The title character in Donnie Darko, Richard Kelly’s gangly, shape-shifting psychodrama is succinctly named: ”Donnie” evokes all the American innocence we expect in a Spielbergian suburban universe, circa 1988. ”Darko” represents all that infests the tortured head of this particular sullen boy, a schizophrenic teenager (Jake Gyllenhaal) flailing and failing to find relief amid the ”normal” crises of adolescence. The trouble Donnie causes, then, is partly about being a regular misfit, and partly about hearing voices in his head from a man-size rabbit with a twisted-mask face. (This bad bunny is nothing like the invisible hopper from ”Harvey.”) Kelly, the 26-year-old writer-director of this excitingly original indie vision, shares more artistically with Wes Anderson or Paul Thomas Anderson than he does with Spielberg or John Hughes, but the point is, he’s out on his own here. He swings big – with flair. The terrific ensemble cast includes Mary McDonnell as Donnie’s mother, Maggie Gyllenhaal (sibling of Jake) as his sister, the serenely grave Jena Malone as his girlfriend, and, just right in the role of a cool lit teacher, Drew Barrymore, who was also hip to produce such a marvelous, messed-up antidote to the sitcom alienation of ”American Beauty.”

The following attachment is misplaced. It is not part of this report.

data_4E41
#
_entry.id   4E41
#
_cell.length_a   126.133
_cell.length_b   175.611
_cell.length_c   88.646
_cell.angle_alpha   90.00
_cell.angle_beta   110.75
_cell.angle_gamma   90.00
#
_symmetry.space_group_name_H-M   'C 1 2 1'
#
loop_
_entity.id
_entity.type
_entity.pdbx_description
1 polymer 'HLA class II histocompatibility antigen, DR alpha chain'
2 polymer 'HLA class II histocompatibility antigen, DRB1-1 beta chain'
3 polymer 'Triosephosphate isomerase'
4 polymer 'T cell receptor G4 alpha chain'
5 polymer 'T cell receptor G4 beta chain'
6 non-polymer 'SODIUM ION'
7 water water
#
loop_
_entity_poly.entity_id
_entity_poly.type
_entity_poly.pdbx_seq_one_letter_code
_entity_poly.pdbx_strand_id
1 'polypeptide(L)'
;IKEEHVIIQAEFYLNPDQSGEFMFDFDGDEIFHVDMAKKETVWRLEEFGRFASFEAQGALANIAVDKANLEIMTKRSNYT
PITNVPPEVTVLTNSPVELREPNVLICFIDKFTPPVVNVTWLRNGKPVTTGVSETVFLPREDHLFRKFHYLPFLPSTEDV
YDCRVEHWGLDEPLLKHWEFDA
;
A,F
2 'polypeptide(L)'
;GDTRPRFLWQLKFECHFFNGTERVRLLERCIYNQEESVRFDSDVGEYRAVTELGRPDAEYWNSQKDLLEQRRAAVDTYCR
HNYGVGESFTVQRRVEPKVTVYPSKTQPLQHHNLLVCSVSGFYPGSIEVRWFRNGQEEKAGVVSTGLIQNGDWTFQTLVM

(Donnie Darko: Dale Robinette)
Genre: Drama, Sci-fi and Fantasy; Starring: Jake Gyllenhaal, Drew Barrymore, Daveigh Chase, Maggie Gyllenhaal, Mary McDonnell, Holmes Osborne, Patrick Swayze, Noah Wyle; Director: Richard Kelly; Author: Richard Kelly; Runtime (in minutes): 122; MPAA Rating: R; Distributor: Newmarket Capital Group
Posted November 9 2001 — 12:00 AM EST
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